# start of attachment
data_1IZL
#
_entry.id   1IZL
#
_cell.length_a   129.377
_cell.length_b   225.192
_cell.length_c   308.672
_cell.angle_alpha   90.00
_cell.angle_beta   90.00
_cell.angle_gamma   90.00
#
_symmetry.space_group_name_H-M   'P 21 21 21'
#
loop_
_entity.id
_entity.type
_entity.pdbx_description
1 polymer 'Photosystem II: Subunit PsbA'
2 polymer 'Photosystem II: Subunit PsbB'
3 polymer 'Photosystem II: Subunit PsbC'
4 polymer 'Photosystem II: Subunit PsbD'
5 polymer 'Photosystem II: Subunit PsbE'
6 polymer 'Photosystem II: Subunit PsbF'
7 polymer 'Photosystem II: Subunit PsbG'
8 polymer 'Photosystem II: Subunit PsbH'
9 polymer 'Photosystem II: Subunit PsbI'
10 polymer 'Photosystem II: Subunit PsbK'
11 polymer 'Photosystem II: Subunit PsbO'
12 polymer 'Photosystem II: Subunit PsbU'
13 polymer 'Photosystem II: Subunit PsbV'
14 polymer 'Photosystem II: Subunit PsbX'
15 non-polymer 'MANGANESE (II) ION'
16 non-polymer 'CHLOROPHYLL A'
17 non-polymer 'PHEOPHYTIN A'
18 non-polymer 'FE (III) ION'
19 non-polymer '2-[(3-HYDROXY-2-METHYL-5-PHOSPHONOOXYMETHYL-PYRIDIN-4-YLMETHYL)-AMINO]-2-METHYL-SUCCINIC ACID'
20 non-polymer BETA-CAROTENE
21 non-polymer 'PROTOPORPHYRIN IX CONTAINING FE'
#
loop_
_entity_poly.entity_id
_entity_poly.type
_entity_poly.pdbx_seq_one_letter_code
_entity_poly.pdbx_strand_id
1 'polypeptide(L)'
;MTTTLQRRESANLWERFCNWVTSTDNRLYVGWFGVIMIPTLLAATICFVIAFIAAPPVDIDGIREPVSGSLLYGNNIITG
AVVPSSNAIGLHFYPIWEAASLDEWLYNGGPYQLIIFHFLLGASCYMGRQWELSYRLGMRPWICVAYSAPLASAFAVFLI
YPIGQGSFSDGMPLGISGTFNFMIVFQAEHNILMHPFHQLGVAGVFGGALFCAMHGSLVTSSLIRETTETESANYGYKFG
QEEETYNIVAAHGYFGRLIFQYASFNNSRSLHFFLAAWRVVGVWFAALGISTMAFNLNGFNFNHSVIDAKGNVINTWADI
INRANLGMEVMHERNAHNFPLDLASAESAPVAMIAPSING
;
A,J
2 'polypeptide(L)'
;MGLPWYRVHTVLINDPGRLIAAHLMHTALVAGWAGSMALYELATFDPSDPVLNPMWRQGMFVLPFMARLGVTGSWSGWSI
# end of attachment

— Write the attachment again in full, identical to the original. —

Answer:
data_1IZL
#
_entry.id   1IZL
#
_cell.length_a   129.377
_cell.length_b   225.192
_cell.length_c   308.672
_cell.angle_alpha   90.00
_cell.angle_beta   90.00
_cell.angle_gamma   90.00
#
_symmetry.space_group_name_H-M   'P 21 21 21'
#
loop_
_entity.id
_entity.type
_entity.pdbx_description
1 polymer 'Photosystem II: Subunit PsbA'
2 polymer 'Photosystem II: Subunit PsbB'
3 polymer 'Photosystem II: Subunit PsbC'
4 polymer 'Photosystem II: Subunit PsbD'
5 polymer 'Photosystem II: Subunit PsbE'
6 polymer 'Photosystem II: Subunit PsbF'
7 polymer 'Photosystem II: Subunit PsbG'
8 polymer 'Photosystem II: Subunit PsbH'
9 polymer 'Photosystem II: Subunit PsbI'
10 polymer 'Photosystem II: Subunit PsbK'
11 polymer 'Photosystem II: Subunit PsbO'
12 polymer 'Photosystem II: Subunit PsbU'
13 polymer 'Photosystem II: Subunit PsbV'
14 polymer 'Photosystem II: Subunit PsbX'
15 non-polymer 'MANGANESE (II) ION'
16 non-polymer 'CHLOROPHYLL A'
17 non-polymer 'PHEOPHYTIN A'
18 non-polymer 'FE (III) ION'
19 non-polymer '2-[(3-HYDROXY-2-METHYL-5-PHOSPHONOOXYMETHYL-PYRIDIN-4-YLMETHYL)-AMINO]-2-METHYL-SUCCINIC ACID'
20 non-polymer BETA-CAROTENE
21 non-polymer 'PROTOPORPHYRIN IX CONTAINING FE'
#
loop_
_entity_poly.entity_id
_entity_poly.type
_entity_poly.pdbx_seq_one_letter_code
_entity_poly.pdbx_strand_id
1 'polypeptide(L)'
;MTTTLQRRESANLWERFCNWVTSTDNRLYVGWFGVIMIPTLLAATICFVIAFIAAPPVDIDGIREPVSGSLLYGNNIITG
AVVPSSNAIGLHFYPIWEAASLDEWLYNGGPYQLIIFHFLLGASCYMGRQWELSYRLGMRPWICVAYSAPLASAFAVFLI
YPIGQGSFSDGMPLGISGTFNFMIVFQAEHNILMHPFHQLGVAGVFGGALFCAMHGSLVTSSLIRETTETESANYGYKFG
QEEETYNIVAAHGYFGRLIFQYASFNNSRSLHFFLAAWRVVGVWFAALGISTMAFNLNGFNFNHSVIDAKGNVINTWADI
INRANLGMEVMHERNAHNFPLDLASAESAPVAMIAPSING
;
A,J
2 'polypeptide(L)'
;MGLPWYRVHTVLINDPGRLIAAHLMHTALVAGWAGSMALYELATFDPSDPVLNPMWRQGMFVLPFMARLGVTGSWSGWSI